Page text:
Wall Street banks will escape billions of dollars in additionalcollateral costs after U.S. regulators softened a rule that wouldhave made their derivatives activities much more expensive.

Two agencies approved a final rule on Thursday that will governhow much money financial firms must set aside in derivatives deals.A key change from recent draft versions of the rule—and the focusof months of debate among regulators—cut in half what the companiesmust post in transactions between their own divisions.

A version proposed last year called for both sides to postcollateral when two affiliates of the same firm deal with oneanother, such as a U.S.-insured bank trading swaps with a U.K.brokerage. The final rule requires that only the brokerage post,cutting collateral demands by tens of billions of dollars acrossthe banking industry. Those costs would still be significantlyhigher than the collateral they currently set aside.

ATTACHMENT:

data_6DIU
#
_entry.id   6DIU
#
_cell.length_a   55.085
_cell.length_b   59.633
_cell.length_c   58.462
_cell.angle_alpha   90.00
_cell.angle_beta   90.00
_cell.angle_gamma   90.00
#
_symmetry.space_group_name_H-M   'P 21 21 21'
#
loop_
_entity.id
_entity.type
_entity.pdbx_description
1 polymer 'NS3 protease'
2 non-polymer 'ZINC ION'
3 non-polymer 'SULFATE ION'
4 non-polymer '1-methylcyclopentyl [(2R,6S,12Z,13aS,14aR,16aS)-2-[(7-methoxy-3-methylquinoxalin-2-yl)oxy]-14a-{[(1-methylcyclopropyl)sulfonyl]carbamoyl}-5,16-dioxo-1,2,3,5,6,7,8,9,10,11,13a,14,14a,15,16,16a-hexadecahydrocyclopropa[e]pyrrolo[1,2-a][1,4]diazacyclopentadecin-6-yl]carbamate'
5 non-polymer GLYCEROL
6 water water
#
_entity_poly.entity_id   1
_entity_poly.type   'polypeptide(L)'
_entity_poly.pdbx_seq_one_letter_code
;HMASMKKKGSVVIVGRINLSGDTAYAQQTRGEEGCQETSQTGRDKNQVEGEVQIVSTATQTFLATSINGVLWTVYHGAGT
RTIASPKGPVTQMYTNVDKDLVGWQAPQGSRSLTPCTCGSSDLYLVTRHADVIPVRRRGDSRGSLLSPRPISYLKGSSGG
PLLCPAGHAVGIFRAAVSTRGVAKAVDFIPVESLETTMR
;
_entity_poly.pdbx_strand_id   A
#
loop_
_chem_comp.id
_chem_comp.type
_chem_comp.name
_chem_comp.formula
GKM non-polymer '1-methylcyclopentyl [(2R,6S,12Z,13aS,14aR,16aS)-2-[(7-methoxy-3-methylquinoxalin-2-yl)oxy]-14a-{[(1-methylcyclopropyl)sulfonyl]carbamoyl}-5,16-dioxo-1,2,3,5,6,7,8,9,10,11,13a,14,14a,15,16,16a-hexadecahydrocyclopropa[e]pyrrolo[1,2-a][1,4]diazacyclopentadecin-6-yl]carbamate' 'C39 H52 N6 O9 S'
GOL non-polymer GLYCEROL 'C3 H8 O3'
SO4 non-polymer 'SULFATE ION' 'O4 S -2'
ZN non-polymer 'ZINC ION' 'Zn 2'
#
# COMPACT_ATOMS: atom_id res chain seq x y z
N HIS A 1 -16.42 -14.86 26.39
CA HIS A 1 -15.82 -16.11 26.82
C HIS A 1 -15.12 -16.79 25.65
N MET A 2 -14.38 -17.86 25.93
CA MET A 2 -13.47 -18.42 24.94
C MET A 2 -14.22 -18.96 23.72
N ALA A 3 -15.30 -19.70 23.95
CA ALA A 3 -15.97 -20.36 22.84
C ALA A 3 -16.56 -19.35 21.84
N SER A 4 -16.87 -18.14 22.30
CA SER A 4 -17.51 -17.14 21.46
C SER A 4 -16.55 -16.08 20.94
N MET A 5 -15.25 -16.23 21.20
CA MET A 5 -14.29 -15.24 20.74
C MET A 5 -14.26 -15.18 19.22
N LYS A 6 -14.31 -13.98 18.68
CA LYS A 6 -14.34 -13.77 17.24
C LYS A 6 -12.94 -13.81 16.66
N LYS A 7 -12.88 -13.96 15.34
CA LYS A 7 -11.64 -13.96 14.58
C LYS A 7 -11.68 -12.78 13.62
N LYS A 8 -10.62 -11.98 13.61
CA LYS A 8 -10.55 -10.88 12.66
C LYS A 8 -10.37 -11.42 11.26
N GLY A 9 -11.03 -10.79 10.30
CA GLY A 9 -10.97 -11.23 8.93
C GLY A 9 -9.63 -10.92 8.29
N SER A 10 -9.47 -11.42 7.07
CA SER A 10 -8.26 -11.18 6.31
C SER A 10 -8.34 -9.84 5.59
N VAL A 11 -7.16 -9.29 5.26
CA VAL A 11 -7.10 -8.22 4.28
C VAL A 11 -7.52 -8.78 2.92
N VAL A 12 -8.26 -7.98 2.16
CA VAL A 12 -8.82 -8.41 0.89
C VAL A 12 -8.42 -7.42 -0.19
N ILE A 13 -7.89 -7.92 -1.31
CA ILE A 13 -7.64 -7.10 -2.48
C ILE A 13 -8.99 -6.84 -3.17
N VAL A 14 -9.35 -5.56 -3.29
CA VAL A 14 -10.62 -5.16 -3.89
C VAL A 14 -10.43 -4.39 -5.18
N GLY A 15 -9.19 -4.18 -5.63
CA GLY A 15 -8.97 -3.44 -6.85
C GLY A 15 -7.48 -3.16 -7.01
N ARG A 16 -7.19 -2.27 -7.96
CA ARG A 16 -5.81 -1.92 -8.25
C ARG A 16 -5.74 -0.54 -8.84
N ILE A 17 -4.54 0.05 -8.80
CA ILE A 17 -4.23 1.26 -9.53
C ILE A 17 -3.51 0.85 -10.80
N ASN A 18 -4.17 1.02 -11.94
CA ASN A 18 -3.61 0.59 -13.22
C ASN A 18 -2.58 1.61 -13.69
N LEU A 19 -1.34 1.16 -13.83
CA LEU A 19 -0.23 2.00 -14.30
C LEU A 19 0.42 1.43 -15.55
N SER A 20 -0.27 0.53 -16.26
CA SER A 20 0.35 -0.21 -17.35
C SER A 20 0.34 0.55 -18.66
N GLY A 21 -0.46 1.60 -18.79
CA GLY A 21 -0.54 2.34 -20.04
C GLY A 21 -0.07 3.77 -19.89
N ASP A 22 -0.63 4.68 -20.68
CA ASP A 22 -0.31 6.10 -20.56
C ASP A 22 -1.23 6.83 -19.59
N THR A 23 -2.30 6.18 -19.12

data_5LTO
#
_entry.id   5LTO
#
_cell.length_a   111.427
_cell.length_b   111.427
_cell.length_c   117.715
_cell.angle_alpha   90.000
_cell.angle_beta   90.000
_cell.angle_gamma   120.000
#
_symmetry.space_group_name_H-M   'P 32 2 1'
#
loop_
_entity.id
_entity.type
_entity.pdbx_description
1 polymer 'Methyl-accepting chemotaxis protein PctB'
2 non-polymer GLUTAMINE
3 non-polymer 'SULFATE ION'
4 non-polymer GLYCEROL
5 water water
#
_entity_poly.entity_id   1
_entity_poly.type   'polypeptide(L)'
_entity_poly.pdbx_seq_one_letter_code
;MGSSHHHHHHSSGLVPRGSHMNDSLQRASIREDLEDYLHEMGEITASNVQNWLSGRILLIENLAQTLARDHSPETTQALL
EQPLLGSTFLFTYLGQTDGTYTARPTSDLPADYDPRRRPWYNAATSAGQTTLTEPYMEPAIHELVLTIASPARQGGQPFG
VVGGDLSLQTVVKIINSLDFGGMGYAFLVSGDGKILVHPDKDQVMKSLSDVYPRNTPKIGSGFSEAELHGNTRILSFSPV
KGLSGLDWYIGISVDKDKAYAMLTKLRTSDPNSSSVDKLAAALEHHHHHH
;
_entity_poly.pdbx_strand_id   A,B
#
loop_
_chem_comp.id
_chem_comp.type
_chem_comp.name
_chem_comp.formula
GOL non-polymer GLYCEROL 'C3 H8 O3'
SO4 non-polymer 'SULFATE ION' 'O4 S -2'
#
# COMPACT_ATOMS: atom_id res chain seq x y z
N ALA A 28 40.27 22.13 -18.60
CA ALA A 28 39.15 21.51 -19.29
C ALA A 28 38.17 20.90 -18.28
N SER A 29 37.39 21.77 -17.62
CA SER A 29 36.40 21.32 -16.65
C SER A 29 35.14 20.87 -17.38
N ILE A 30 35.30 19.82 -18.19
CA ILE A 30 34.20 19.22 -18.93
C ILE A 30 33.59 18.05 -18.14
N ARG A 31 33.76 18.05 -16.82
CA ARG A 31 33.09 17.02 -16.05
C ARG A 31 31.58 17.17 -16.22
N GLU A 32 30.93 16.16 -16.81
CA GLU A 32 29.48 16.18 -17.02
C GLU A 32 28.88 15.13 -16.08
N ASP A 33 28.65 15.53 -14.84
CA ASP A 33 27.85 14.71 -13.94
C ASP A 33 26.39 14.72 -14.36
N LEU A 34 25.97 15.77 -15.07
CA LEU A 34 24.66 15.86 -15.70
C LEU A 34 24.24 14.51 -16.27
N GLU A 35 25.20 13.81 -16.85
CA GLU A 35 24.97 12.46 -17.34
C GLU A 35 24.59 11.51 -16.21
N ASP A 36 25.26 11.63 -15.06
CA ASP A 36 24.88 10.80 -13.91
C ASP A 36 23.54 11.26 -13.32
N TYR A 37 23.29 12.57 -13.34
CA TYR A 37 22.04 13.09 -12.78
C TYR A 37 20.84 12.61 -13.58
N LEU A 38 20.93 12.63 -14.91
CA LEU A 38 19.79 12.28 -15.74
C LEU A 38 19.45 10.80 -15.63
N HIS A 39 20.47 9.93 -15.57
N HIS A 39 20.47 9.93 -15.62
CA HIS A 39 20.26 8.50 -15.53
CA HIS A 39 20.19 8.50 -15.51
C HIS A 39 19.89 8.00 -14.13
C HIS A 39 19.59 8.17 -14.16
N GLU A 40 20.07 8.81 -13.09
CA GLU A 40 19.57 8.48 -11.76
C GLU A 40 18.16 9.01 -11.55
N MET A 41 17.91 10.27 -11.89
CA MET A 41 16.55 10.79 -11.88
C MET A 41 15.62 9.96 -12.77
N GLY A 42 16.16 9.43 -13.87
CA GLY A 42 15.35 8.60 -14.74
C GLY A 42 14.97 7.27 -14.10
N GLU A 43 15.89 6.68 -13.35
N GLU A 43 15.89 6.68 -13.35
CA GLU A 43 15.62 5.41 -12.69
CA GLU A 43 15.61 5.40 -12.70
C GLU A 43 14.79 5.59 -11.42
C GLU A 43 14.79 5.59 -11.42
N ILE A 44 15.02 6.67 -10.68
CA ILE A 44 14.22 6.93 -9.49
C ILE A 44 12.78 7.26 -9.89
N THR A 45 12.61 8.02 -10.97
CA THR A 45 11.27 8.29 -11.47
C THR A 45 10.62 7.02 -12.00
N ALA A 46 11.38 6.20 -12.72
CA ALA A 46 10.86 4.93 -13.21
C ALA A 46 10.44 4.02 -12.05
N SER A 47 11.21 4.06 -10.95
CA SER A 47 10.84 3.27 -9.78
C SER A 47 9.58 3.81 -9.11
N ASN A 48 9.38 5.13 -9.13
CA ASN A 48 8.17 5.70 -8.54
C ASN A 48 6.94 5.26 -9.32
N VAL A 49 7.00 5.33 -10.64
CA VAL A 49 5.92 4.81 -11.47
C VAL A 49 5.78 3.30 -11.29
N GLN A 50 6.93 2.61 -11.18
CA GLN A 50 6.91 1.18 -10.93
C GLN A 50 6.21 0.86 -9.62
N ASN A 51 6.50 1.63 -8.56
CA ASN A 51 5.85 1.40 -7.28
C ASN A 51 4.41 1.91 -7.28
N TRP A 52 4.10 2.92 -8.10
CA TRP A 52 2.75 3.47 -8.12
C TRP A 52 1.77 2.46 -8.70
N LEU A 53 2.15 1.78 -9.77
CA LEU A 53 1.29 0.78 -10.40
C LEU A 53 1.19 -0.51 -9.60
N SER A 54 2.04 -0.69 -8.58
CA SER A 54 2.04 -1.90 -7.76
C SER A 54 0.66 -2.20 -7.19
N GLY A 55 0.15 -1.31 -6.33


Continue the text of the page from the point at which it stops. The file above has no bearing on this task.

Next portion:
Complete your profile to continue reading and get FREE access to Treasury & Risk, part of your ALM digital membership.

  • Critical Treasury & Risk information including in-depth analysis of treasury and finance best practices, case studies with corporate innovators, informative newsletters, educational webcasts and videos, and resources from industry leaders.
  • Exclusive discounts on ALM and Treasury & Risk events.
  • Access to other award-winning ALM websites including PropertyCasualty360.com and Law.com.
NOT FOR REPRINT

© 2024 ALM Global, LLC, All Rights Reserved. Request academic re-use from www.copyright.com. All other uses, submit a request to [email protected]. For more information visit Asset & Logo Licensing.